India has adopted the Sustainable Development Goals framework and aligned its development policies and missions with the global goals. The country has made significant progress on the SDG targets driven by the principles of inclusive growth and sustainability. However, the process of implementing strategies at the city level for achieving global/national sustainability goals—localisation of SDGs—is an arduous task. While the urban local bodies are still struggling with low technical and managerial capacities, the COVID-19 pandemic has thrown up a series of socio-economic challenges making the situation even more challenging. This has not only slowed the momentum towards implementing SDGs but also has brought the focus on urban local bodies’ functions which now need to be strengthened to build a resilient urban society.
In response to the pandemic and economic slowdown, the call for making an Atmanirbhar India— supported by the five pillars economy, infrastructure, system, demography, and demand—will only be realised if our cities are sustainable and productive. There is no doubt that a self-reliant India will emerge from self-reliant cities. This endeavour will require a strong synchronisation between the national planning policies and the global frameworks. It is crucial that both are implemented locally. One of the most important implementation steps is to strengthen local economic development, i.e. building up economic capacity by delivering on the basic socio-economic needs. We must also shift from regulatory-based planning to strategic planning. Such planning will allow for stronger regional networks that enhance investments and develop spatial strategies that incentivise growth, and design enabling policies for people, production, and productivity.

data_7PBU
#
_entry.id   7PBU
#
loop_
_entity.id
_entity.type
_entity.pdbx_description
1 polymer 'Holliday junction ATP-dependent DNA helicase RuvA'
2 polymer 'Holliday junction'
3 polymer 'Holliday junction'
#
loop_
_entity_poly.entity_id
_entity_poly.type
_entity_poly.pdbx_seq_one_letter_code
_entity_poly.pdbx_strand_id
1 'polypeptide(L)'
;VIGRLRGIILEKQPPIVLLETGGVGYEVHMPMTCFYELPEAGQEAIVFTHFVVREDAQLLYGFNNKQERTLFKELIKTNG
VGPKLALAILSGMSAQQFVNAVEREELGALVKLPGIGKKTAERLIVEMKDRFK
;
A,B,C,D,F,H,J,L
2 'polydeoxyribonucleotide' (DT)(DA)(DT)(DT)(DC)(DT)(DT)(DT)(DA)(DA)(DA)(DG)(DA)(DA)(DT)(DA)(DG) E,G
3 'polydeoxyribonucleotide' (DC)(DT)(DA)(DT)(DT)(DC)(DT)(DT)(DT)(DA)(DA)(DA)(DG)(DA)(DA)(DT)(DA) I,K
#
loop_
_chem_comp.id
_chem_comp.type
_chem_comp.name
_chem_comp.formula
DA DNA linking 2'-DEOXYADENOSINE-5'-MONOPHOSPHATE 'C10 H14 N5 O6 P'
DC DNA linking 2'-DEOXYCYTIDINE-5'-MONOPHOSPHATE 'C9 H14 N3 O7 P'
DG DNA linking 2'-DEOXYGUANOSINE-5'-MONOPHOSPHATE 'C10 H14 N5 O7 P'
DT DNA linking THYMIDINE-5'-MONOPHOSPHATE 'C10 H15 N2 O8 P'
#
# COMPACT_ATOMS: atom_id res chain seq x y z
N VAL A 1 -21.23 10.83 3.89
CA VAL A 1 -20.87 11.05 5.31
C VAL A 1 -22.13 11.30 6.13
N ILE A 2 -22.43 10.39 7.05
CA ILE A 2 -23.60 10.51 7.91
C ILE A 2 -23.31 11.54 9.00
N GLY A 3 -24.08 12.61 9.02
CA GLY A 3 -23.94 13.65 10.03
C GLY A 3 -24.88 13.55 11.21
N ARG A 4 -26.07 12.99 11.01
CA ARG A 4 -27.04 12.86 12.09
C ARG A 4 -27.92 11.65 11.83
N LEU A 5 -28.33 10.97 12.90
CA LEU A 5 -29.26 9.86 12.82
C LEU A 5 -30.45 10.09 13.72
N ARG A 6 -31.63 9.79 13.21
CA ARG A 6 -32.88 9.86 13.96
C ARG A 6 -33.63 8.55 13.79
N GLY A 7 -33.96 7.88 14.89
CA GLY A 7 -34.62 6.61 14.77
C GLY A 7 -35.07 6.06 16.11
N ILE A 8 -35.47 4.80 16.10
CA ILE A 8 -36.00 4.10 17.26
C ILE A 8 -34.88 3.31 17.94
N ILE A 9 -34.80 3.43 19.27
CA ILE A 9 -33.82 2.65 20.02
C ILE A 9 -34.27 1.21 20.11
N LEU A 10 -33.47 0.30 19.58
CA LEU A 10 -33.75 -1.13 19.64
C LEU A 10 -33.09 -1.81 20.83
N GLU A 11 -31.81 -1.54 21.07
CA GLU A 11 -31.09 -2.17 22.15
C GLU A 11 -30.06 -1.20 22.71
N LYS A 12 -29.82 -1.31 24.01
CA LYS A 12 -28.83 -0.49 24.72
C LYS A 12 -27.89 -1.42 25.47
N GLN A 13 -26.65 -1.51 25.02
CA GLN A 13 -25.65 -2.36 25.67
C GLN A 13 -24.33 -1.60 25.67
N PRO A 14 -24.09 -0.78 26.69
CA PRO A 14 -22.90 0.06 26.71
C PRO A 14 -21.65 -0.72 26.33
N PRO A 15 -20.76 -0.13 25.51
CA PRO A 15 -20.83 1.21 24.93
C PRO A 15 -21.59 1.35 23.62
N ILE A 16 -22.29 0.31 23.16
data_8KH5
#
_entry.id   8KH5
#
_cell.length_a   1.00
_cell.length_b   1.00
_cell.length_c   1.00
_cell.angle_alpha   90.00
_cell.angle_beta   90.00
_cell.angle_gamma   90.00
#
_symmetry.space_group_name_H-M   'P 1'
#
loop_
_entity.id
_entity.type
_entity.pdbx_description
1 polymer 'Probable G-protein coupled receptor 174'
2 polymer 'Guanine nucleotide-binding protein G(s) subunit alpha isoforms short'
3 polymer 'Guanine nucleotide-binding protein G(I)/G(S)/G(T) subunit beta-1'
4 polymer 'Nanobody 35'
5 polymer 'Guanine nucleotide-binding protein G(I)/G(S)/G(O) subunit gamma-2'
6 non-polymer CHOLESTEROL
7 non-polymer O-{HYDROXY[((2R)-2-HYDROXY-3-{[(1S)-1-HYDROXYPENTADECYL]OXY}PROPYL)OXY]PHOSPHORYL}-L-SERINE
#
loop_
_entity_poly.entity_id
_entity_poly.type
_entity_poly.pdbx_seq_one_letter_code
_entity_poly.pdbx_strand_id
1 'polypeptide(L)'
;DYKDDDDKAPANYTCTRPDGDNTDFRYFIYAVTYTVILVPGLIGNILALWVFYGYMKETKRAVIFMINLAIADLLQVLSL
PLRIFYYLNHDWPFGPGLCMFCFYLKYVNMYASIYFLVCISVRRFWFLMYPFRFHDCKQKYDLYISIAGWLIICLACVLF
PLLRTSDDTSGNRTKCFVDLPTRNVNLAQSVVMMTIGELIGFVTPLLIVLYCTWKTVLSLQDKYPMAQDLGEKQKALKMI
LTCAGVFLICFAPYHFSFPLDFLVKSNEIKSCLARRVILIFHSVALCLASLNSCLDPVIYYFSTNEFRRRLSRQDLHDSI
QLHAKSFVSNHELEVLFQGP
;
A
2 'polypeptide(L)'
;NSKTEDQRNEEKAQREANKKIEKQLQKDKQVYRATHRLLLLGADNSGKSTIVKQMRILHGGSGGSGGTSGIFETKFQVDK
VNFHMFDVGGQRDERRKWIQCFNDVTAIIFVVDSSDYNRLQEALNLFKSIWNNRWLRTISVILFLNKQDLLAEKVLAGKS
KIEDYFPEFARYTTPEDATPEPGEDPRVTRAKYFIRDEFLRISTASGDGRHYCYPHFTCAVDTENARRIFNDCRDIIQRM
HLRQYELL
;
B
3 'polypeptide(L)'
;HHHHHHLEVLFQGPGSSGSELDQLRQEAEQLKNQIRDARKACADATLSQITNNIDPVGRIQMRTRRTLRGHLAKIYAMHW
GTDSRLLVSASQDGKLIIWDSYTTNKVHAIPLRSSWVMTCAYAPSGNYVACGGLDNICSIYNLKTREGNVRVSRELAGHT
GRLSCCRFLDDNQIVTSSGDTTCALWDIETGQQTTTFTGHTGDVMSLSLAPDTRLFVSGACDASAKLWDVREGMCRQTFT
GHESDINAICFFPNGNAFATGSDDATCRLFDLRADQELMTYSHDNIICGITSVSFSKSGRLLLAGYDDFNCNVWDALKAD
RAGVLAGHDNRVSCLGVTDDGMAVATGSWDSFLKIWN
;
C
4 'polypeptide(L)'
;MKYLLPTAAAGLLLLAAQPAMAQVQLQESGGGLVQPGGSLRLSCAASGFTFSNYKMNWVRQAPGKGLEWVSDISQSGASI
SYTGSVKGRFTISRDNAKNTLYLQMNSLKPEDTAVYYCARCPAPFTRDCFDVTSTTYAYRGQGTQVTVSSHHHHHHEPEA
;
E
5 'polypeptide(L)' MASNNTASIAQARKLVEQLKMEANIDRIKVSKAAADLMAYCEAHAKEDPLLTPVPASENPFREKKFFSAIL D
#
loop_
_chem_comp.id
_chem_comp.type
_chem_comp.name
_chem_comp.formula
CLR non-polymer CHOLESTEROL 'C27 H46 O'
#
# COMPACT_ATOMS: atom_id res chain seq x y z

Also Read: Indian Cities and SDG 11.2
This is the decade of action for SDGs and it is imperative to adopt an action-oriented approach to meet the goals of economic self-reliance, inclusivity, and sustainability. We must strengthen the institutional capacities, promote innovative financing mechanisms and harmonise the policy environment for action at the local level.
NIUA is committed to helping Indian cities perform better. To achieve this objective, along with our own resources, we partner with media, industry, academia, and other government and non-government organisations for effective research, capacity-building, and advocacy outcomes. The collaboration of the National Institute of Urban Affairs and eGov magazine is a demonstration of the same. Teams at NIUA and eGov magazine have enthusiastically worked to collate a diverse range of knowledge-base on the cross-cutting issues on sustainable urban development in India for this special issue. My sincere thanks to all the authors who have contributed to this special issue and shared their knowledge to make this issue possible.